Hedger sued Lisa Groeschell for personal injuries sustained
in an automobile accident. After Hedger prevailed at
mandatory arbitration, Groeschell sought a jury trial de
novo. During the litigation, the court imposed several
thousand dollars in sanctions against Groeschell.
jury awarded Hedger less in damages than the arbitrator had
awarded. The trial court then determined that Groeschell had
not improved her position from the arbitration because the
amount of sanctions ordered against her, combined with
Hedger's damages, were greater than the arbitration
award. Accordingly, the court awarded Hedger attorney fees.
appeals the trial court's award of attorney fees to
Hedger. Because the trial court should not have considered
the sanctions it imposed against Groeschell when comparing
her postarbitration and posttrial positions, we reverse the
award of attorney fees.
also appeals the trial court's decision to sanction her
for raising the deception doctrine defense on the eve of
trial. Because we agree with the trial court that
Groeschell's actions constituted procedural bad faith, we
affirm the imposition of sanctions.
and Groeschell were in a car accident in September 2013.
Hedger proceeded straight through an intersection as
Groeschell started to make a left turn. The two vehicles
sued Groeschell for negligence. The case proceeded to
mandatory arbitration. Hedger prevailed at arbitration. The
arbitrator found Groeschell to be entirely at fault and
awarded Hedger $17, 880.10 in damages. The arbitrator later
amended that award to include $931.76 in statutory costs and
fees, for a total award of $18, 811.86.
requested a trial de novo. Prior to trial, the court
sanctioned Groeschell for failing to participate in good
faith in the mediation and failing to timely disclose expert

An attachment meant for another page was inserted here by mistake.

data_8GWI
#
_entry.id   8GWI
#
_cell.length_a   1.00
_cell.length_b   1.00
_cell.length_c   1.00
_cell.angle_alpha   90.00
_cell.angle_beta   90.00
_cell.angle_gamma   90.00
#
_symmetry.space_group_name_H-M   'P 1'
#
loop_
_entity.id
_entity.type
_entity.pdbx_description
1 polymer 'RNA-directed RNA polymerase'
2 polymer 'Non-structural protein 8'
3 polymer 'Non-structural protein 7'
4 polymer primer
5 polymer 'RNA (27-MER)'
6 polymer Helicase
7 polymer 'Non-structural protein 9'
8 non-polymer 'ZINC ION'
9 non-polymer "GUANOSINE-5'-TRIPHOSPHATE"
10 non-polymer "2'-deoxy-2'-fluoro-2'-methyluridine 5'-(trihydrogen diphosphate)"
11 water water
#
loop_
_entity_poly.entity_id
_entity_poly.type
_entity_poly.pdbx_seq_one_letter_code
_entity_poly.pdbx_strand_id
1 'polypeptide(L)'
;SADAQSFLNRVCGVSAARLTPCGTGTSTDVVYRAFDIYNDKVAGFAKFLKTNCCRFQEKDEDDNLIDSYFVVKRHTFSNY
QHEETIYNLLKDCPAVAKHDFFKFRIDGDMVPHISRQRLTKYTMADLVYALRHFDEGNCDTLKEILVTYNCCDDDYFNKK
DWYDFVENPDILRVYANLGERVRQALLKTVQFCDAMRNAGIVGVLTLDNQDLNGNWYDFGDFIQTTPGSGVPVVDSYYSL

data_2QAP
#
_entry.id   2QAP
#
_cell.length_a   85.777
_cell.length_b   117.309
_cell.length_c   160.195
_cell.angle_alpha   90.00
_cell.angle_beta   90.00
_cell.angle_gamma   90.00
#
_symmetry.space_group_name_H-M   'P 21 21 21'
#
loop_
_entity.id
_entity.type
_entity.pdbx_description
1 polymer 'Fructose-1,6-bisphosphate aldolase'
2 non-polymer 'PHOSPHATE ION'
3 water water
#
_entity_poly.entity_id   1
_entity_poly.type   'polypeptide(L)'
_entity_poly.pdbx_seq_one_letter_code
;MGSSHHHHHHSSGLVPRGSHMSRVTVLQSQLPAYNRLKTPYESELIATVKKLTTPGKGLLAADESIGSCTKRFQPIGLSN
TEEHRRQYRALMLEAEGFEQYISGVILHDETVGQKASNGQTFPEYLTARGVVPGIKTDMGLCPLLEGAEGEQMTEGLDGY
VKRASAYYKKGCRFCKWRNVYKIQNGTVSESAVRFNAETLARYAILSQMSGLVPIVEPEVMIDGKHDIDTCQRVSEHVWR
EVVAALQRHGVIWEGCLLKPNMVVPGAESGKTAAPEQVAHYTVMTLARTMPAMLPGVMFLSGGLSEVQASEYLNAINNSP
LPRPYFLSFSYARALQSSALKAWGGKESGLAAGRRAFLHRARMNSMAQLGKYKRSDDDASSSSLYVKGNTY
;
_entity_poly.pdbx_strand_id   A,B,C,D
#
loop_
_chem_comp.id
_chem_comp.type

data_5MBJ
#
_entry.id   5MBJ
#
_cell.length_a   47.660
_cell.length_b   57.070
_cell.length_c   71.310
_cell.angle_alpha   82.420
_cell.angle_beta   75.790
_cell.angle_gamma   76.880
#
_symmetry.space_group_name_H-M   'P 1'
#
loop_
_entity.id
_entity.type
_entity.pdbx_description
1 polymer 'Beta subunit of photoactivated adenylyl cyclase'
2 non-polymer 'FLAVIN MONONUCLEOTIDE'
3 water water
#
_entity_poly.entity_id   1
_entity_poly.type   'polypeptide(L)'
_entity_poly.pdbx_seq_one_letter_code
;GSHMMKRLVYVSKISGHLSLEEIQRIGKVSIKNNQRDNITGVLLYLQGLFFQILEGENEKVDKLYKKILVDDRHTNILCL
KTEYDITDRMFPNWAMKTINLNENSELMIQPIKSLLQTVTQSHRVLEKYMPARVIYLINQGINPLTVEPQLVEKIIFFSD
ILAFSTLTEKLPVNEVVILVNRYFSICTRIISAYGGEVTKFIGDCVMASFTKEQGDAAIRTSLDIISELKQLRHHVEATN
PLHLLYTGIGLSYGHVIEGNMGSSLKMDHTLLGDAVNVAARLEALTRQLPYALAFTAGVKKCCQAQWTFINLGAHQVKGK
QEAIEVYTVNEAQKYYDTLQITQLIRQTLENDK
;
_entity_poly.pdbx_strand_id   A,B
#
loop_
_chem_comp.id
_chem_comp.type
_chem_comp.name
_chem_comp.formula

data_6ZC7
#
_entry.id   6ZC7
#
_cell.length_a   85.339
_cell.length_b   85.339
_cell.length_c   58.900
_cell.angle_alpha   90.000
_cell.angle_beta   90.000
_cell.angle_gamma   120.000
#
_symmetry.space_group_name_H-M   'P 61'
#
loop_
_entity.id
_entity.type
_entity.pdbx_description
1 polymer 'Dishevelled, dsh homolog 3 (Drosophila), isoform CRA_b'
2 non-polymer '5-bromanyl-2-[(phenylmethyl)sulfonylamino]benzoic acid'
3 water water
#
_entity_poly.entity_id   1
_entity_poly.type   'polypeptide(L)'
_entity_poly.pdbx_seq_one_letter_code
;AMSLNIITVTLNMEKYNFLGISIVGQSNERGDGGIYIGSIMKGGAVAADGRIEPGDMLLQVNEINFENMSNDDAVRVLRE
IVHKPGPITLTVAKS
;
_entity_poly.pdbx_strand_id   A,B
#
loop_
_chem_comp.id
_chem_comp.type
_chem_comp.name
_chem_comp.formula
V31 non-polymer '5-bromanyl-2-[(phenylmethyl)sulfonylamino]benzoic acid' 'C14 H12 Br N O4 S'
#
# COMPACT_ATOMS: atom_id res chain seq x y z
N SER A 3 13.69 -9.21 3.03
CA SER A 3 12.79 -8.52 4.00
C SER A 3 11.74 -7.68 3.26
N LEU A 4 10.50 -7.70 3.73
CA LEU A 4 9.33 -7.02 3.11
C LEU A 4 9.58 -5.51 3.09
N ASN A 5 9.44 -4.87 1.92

days before trial, Groeschell asserted a deception doctrine
defense. Groeschell withdrew the defense when she could not
produce written documents showing she had raised it at
arbitration. The court sanctioned her $3, 125 for procedural
jury returned a verdict for Hedger but found her to be five
percent at fault. It also found that her combined economic
and general damages totaled only $11, 200. Thus, Hedger's
total damage award at trial was $10, 640. The court awarded
$2, 162.15 in statutory costs. The three sanctions the court
imposed on Groeschell totaled $6, 147.49. The total judgment
after the trial de novo was $18, 949.64.
moved for attorney fees under MAR 7.3 on the ground that
Groeschell had not improved her position after the trial de
novo. The court agreed with Hedger and awarded her over $60,
000 in attorney fees.
appeals the award of sanctions based on the deception
doctrine defense and the trial court's award of attorney
fees under MAR 7.3.
argues that the trial court abused its discretion in
sanctioning her for raising the deception defense on the eve
of trial. Specifically, she argues that pleading a
contributory negligence defense satisfies any need to plead
the deception doctrine defense and that, regardless, Hedger
had sufficient notice that Groeschell intended to rely on the
deception doctrine. Because the deception doctrine raises
different issues than a general contributory negligence
defense, and Groeschell did not otherwise provide adequate
notice, we disagree.
trial court has the inherent authority to sanction a party
for "bad faith." State v. S.H., 102
Wn.App. 468, 475, 8 P.3d 1058 (2000). "Procedural bad
faith is unrelated to the merits of the case and refers to
'vexatious conduct during the course of
litigation.'" Rogerson Hiller Corp. v. Port of
Port Angeles, 96 Wn.App. 918, 928, 982 P.2d 131 (1999)
(quoting Jane P. Mallor, Punitive Attorneys' Fees for
Abuses of the Judicial System, 61 N.C. L. Rev. 613, 644
(1983)). The conduct can include delaying or disrupting
litigation. S.H., 102Wn; App. at 475. To support
sanctions under this inherent power, the trial court must
make a finding that the litigant acted in bad faith.
S.H., 102 Wn.App. at 475.
court reviews a trial court's decision to award sanctions
for an abuse of ...